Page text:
Education Connection Cringefest

Some things are so ridiculously uncomfortable and cringeworthy that they just have to be shared.

Watch through the gaps in your fingers on your face.

Found via Robert Popper's site which is a treasure trove of the awkward, hilarious and plain weird.

30 Screaming Years

From the 14th to the 23rd of August, surf/skate artist Jim Phillips is showcasing thirty years worth Screaming Hand goodness at the House of Vans.  For a sneaky preview of some of the work on show click here. It promises to be rad, sick, gnar, sweet, or whatever it is the kids are saying these days. Let's just say it'll be good.

Here's a little preview:

Should Agency Positionings Be Different?

I saw a thing on the twitter today, someone offering agency people a free copy of the book Escape The Sea Of Sameness, which promises you'll learn how to define a truly unique positioning strategy for your agency.

It got me thinking, if advertising agencies are truly diagnostic (ie. they start with the client's problem and situation and work out the right thing to do for them) rather than prescriptive (ie. they think they know what the answer is going to be before the client even walks in), can all agencies ever really have truly unique positionings, apart obviously, from their talent?

What do you think, dear reader?

What Have The BBC Ever Done For Us?

We're big fans of the Beeb at Sell! Towers. It's undergoing a rather ominous-looking government 'review' at the moment, brilliantly eviscerated by Stewart Lee in the Guardian. It would be a huge step backwards if pressures from the commercial friends of the government lead to it being diminished. Anyhow, here's an excellent classic 'promotion' (remember, they don't do 'ads') from the BBC. Seems quite appropriate today...

Let Us Help You Define Your Brand Porpoise

If there's one thing we've learned about marketing and advertising over the last few years, it's that there are no shades of grey or nuances of approach when it comes to marketing – at any one time there is only one right way to do things, and everything else is old-fashioned, or dying. Now, this blind absolutism may seem extremely stupid, but hey, who are we to judge? Once a new fad starts to snowball, everyone wants to get in on the act. Pages and pages of copy are written and published daily by the marketing press on the fad, blog posts from eminent marketing twonks, tweets and hashtags aplently follow, plus, obviously a couple of people do speaking tours, and write books about it. Maybe you'll even get a whole conference dedicated to it, with people tweeting the sage advice about the fad. The aim, obviously being to work towards the moment when every brand in the world is doing exactly the same thing all the time. What a utopia!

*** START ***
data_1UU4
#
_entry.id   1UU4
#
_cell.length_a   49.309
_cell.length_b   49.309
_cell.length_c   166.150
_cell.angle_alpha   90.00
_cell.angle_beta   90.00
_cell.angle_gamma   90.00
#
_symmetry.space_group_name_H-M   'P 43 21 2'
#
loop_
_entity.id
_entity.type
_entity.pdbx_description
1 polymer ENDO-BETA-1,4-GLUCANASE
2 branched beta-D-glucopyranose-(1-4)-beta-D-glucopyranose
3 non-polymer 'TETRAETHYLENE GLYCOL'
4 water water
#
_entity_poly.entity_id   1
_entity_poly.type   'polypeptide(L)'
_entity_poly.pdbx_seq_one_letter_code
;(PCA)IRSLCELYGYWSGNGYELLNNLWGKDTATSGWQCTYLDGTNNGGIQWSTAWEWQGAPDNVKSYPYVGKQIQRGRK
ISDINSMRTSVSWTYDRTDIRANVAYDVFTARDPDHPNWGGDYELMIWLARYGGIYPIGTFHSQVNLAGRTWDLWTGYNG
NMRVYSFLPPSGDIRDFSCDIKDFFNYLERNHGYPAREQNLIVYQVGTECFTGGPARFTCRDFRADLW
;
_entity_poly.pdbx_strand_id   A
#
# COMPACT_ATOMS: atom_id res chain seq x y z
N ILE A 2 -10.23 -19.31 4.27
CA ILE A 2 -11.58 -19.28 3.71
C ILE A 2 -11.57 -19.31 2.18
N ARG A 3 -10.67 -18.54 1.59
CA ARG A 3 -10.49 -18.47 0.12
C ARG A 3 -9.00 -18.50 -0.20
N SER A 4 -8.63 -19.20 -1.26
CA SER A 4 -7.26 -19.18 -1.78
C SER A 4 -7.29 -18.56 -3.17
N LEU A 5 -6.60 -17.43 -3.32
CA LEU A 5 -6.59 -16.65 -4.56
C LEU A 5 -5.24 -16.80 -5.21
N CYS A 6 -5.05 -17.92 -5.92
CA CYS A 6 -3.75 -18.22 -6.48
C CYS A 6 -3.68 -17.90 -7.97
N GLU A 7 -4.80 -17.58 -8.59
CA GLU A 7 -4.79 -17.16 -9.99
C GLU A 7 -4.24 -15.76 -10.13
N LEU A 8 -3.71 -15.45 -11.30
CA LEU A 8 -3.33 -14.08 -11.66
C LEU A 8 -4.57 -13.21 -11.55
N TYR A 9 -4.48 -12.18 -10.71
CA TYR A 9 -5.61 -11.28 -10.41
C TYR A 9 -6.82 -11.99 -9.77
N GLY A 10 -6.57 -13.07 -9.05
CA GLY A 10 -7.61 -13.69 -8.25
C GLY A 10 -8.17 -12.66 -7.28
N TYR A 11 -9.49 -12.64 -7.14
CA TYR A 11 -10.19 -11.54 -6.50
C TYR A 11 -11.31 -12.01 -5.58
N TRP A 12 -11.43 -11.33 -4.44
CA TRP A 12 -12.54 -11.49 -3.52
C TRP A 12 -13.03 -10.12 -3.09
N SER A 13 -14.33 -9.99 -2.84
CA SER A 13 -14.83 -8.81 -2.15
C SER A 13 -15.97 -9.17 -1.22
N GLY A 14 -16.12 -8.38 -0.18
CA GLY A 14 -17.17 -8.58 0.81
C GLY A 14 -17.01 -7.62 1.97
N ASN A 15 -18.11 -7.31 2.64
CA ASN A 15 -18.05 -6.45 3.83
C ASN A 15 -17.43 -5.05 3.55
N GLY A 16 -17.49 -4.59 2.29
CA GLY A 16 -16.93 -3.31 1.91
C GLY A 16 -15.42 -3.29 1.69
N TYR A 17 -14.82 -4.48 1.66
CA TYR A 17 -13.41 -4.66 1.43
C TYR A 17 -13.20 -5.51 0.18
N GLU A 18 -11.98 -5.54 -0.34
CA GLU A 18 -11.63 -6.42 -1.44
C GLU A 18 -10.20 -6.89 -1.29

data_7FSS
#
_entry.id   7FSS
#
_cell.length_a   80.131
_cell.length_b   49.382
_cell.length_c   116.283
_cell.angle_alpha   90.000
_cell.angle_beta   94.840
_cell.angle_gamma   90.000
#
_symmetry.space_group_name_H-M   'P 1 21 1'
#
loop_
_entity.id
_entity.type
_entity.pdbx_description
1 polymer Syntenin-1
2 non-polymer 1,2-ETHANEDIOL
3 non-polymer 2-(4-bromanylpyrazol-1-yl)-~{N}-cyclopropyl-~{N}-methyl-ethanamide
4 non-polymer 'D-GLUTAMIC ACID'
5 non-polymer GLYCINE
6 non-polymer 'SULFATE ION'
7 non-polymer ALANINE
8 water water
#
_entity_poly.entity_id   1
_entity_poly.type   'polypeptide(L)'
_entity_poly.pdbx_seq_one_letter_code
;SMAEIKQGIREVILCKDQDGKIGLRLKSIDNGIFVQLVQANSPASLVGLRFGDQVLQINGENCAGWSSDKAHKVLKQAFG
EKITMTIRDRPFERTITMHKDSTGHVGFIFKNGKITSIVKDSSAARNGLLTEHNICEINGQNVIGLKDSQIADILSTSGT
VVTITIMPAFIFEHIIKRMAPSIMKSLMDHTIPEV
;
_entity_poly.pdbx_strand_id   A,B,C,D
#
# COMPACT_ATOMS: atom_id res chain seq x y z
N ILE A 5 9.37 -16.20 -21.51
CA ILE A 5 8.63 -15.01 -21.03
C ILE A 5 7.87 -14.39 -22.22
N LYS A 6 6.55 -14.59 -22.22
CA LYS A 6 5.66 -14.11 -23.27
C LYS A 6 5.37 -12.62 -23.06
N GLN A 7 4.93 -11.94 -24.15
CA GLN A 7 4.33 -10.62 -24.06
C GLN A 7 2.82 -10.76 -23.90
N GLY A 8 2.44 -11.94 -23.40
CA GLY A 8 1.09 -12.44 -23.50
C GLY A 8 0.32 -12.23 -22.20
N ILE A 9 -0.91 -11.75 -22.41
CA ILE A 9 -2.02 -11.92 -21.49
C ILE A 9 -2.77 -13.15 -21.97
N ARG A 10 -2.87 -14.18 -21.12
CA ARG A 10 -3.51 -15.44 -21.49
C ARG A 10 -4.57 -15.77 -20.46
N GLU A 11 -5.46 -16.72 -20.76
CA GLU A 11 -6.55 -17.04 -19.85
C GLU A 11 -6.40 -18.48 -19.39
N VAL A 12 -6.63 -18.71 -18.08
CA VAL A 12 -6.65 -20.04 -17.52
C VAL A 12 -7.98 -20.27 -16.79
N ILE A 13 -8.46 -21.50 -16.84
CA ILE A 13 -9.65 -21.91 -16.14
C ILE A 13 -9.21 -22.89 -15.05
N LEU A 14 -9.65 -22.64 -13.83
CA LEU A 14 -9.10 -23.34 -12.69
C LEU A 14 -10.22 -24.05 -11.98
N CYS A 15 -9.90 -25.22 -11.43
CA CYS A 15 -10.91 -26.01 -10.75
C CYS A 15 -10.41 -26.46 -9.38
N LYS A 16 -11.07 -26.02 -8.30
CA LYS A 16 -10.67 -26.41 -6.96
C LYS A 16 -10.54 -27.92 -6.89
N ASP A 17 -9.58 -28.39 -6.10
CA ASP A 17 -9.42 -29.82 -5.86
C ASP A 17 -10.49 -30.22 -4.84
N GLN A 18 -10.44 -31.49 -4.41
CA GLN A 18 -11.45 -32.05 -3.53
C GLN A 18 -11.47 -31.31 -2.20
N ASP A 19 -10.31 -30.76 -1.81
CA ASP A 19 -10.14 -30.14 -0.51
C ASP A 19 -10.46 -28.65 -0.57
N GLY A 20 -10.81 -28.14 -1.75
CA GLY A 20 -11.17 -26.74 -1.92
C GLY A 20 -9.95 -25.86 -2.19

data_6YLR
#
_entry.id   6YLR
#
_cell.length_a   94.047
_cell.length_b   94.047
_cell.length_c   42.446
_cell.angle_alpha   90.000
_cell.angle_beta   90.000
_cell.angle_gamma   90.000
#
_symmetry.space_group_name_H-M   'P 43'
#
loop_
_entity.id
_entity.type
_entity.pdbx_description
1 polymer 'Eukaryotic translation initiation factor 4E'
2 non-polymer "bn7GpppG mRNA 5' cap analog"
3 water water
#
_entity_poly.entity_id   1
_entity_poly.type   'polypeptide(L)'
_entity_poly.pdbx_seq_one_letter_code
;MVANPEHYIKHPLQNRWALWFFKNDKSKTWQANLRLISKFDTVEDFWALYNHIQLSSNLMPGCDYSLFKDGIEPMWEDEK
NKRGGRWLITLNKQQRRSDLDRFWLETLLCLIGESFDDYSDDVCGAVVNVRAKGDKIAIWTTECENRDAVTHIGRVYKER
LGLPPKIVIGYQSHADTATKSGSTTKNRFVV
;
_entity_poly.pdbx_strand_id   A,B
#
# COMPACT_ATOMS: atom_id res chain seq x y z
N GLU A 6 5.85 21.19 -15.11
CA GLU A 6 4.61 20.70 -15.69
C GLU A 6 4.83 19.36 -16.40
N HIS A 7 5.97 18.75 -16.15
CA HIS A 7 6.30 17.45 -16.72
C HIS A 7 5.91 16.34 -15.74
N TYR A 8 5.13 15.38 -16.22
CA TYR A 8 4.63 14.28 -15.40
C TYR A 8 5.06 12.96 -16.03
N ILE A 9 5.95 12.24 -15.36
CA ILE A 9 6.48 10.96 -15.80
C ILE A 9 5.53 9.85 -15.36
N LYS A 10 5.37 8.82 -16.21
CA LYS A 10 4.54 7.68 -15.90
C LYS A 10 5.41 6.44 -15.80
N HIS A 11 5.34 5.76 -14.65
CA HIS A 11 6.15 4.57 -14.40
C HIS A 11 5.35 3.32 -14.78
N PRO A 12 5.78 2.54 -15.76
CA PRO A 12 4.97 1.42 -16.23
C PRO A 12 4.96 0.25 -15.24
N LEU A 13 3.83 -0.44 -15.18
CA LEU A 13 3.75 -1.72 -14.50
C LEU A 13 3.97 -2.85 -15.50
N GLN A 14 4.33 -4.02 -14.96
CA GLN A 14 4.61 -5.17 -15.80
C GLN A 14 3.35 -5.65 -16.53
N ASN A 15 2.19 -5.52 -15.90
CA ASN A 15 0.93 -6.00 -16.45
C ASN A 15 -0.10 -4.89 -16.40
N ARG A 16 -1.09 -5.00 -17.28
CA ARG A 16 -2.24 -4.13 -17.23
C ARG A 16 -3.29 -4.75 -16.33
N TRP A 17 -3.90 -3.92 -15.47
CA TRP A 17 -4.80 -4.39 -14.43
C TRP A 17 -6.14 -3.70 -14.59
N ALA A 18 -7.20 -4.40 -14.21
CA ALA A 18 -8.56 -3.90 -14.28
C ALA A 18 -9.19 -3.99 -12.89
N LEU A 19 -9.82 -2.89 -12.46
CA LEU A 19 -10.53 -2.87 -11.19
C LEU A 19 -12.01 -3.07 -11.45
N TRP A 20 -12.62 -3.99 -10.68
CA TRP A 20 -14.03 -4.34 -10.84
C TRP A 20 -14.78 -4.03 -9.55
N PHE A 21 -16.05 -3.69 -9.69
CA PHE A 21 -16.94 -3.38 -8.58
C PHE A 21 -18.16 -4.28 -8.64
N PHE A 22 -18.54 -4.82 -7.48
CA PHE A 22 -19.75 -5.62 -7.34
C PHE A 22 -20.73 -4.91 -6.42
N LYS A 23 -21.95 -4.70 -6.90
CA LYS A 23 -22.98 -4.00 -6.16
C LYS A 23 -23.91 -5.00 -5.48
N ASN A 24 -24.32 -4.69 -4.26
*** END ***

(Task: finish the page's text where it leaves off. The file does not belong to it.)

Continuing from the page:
Well, recently we have cottoned on to the fact that it is now impossible to be a brand in 2015 without having a porpoise. Yes, forget having a good product that people might want to buy, or a better service than your competitor. Forget solving a problem for the customer, in fact fire all of your product development staff, your engineers, fuck it, lay off the entire workforce – all you need to succeed is a porpoise. And that porpoise doesn't even have to be related to what your product or service is – you just need any old porpoise.

But why take a chance with your porpoise, when we can help you define your perfect brand porpoise with our unique Porpoise Definement Methodologizer (TM obviously)? We can find the perfect porpoise for your brand. But don't take our word for it – here are a few we've already done (everyone loves a case study don't they? Even if they might have been perfectly relevant solutions for the particular brand in question, but of fuck-all relevance to anyone else – if it worked for one client once, well surely it's right for every client in every category, right? That's the beauty of blind absolutism utopia!).

Here's the brand porpoise we recently found for airbnb...

It's name is Cuddles. Since we found airbnb's porpoise, things have really taken off for them. They don't have to worry about boring things like cost and convenience, or choice. They have cuddles.

Here's another brand porpoise, this time one we found for uber-cool taxi-driver disemploymentizing service Uber...

Uber's brand porpoise is a friendly little porpoise called Flipper. Now don't write in saying that Flipper is an unimaginative name – that just shows how little you understand about blind absolutism utopia. The point isn't to be original, the point is to just have a porpoise. And what a beauty it is!

Now don't be fooled into thinking that a brand porpoise is just for fancy-crazy new tech startups. No. Remember. It is right for everyone. Every brand. To demonstrate this, here are two brand porpoises (yes, that is the correct plural, sadly) that we found for functional, supermarket products. Here you can see them side-by-side, as you might in any supermarket aisle...